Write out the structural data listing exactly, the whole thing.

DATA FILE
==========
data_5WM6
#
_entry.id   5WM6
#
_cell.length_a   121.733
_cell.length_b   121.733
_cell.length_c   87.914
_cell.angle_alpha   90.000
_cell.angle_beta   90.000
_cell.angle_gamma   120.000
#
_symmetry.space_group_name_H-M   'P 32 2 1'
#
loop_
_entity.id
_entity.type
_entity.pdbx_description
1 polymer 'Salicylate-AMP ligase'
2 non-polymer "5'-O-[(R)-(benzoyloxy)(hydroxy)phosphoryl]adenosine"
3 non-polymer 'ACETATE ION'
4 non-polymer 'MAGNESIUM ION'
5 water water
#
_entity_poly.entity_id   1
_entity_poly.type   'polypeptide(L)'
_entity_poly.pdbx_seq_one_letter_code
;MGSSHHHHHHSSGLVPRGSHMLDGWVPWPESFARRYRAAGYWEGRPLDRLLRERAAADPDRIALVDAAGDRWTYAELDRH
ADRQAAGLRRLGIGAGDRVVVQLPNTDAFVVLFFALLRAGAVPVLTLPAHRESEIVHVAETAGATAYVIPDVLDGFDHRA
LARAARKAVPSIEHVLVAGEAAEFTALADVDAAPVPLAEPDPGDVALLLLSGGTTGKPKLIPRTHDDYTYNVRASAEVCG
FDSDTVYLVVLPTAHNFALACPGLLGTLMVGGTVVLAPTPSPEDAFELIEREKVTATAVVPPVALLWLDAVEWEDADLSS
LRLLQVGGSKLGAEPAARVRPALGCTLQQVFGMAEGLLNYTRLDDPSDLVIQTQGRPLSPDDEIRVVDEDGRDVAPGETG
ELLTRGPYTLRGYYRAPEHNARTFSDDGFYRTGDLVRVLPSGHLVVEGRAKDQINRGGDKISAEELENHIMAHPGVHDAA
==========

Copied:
data_5WM6
#
_entry.id   5WM6
#
_cell.length_a   121.733
_cell.length_b   121.733
_cell.length_c   87.914
_cell.angle_alpha   90.000
_cell.angle_beta   90.000
_cell.angle_gamma   120.000
#
_symmetry.space_group_name_H-M   'P 32 2 1'
#
loop_
_entity.id
_entity.type
_entity.pdbx_description
1 polymer 'Salicylate-AMP ligase'
2 non-polymer "5'-O-[(R)-(benzoyloxy)(hydroxy)phosphoryl]adenosine"
3 non-polymer 'ACETATE ION'
4 non-polymer 'MAGNESIUM ION'
5 water water
#
_entity_poly.entity_id   1
_entity_poly.type   'polypeptide(L)'
_entity_poly.pdbx_seq_one_letter_code
;MGSSHHHHHHSSGLVPRGSHMLDGWVPWPESFARRYRAAGYWEGRPLDRLLRERAAADPDRIALVDAAGDRWTYAELDRH
ADRQAAGLRRLGIGAGDRVVVQLPNTDAFVVLFFALLRAGAVPVLTLPAHRESEIVHVAETAGATAYVIPDVLDGFDHRA
LARAARKAVPSIEHVLVAGEAAEFTALADVDAAPVPLAEPDPGDVALLLLSGGTTGKPKLIPRTHDDYTYNVRASAEVCG
FDSDTVYLVVLPTAHNFALACPGLLGTLMVGGTVVLAPTPSPEDAFELIEREKVTATAVVPPVALLWLDAVEWEDADLSS
LRLLQVGGSKLGAEPAARVRPALGCTLQQVFGMAEGLLNYTRLDDPSDLVIQTQGRPLSPDDEIRVVDEDGRDVAPGETG
ELLTRGPYTLRGYYRAPEHNARTFSDDGFYRTGDLVRVLPSGHLVVEGRAKDQINRGGDKISAEELENHIMAHPGVHDAA